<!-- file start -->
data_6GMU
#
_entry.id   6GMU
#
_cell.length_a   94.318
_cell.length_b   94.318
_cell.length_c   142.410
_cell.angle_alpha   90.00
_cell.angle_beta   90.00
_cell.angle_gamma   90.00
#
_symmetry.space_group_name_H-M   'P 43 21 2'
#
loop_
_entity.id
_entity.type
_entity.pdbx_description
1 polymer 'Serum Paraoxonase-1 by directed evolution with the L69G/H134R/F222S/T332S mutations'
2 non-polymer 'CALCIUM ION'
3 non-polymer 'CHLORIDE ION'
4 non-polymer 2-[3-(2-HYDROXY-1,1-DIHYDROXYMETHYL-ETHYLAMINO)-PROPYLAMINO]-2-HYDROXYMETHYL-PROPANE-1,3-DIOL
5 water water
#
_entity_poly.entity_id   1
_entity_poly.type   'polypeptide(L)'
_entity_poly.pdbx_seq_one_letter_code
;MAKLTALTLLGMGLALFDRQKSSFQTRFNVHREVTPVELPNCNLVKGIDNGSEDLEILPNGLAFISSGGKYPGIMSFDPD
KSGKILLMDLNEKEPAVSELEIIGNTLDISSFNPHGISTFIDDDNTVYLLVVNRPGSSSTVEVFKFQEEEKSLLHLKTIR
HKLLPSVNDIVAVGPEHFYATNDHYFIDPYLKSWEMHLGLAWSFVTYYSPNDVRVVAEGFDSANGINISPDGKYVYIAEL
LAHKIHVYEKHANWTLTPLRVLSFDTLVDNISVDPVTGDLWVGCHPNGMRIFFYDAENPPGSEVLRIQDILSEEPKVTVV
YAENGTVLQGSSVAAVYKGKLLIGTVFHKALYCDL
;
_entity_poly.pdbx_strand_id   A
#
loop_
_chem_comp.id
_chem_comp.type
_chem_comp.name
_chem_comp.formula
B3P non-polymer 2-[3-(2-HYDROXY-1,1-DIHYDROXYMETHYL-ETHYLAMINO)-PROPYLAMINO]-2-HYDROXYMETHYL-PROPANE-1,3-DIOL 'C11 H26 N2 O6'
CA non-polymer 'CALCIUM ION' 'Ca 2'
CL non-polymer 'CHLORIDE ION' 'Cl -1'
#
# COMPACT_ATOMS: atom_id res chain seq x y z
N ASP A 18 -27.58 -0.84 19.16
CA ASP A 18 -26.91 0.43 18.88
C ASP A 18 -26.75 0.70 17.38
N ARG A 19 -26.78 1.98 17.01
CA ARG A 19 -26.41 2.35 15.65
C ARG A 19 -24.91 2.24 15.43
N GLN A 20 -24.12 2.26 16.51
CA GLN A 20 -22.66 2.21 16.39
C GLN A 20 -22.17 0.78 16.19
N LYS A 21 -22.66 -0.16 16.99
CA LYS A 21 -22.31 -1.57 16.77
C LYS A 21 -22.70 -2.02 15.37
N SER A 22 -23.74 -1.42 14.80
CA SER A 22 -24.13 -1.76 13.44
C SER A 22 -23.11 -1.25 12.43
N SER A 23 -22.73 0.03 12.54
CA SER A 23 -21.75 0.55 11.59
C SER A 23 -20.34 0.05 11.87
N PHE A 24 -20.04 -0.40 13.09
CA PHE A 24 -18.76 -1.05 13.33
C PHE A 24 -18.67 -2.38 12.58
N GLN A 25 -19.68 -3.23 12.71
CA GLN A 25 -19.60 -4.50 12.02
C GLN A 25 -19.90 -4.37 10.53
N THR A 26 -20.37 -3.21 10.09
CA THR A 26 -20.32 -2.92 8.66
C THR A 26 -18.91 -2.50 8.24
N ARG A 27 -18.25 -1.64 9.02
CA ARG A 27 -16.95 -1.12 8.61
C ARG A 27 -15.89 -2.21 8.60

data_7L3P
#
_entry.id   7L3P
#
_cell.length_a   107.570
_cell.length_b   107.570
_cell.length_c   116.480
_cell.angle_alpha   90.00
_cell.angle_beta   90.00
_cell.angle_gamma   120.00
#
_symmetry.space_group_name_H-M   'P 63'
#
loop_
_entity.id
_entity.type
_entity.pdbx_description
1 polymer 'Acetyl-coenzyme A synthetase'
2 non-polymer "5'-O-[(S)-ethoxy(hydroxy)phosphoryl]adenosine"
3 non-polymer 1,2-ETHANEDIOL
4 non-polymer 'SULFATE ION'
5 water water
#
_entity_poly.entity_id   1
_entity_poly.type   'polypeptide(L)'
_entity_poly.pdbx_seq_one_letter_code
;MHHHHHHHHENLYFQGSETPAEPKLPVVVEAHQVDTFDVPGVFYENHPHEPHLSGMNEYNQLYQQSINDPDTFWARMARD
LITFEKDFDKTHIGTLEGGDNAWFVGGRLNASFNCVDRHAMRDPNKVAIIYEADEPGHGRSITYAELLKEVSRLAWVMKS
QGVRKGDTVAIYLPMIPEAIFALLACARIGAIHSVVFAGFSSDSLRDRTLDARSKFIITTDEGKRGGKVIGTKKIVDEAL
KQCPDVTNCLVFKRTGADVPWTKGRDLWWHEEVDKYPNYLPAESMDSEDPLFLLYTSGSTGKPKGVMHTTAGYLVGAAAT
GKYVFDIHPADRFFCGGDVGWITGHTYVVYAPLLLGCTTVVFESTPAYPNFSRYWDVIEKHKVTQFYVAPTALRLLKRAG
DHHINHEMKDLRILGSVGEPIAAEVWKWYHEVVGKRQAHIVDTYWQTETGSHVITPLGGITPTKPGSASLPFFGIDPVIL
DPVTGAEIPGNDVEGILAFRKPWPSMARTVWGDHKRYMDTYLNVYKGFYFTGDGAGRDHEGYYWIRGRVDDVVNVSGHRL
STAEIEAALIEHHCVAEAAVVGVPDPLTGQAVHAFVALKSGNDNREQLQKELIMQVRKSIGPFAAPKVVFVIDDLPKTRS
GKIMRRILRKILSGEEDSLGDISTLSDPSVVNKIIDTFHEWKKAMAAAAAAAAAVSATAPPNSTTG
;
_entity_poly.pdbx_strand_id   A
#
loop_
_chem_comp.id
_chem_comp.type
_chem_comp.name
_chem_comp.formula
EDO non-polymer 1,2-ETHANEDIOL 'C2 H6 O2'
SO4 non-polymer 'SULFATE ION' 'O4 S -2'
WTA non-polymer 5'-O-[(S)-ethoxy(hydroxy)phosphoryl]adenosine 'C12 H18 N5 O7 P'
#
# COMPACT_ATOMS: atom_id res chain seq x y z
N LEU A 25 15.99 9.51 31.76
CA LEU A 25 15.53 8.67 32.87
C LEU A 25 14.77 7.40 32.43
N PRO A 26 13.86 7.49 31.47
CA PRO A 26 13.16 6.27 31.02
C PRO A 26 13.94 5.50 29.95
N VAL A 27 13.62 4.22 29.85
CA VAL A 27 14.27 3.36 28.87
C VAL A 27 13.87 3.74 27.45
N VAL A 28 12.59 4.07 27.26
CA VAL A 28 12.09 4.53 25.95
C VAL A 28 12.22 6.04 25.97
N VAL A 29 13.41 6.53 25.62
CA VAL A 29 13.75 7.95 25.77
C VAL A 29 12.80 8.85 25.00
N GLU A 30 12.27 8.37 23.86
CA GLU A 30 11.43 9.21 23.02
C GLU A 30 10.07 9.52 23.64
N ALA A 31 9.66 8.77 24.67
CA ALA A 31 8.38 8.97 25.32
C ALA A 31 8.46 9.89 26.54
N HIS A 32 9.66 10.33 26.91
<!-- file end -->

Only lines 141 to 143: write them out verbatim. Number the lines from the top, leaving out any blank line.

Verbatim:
N ALA A 31 9.66 8.77 24.67
CA ALA A 31 8.38 8.97 25.32
C ALA A 31 8.46 9.89 26.54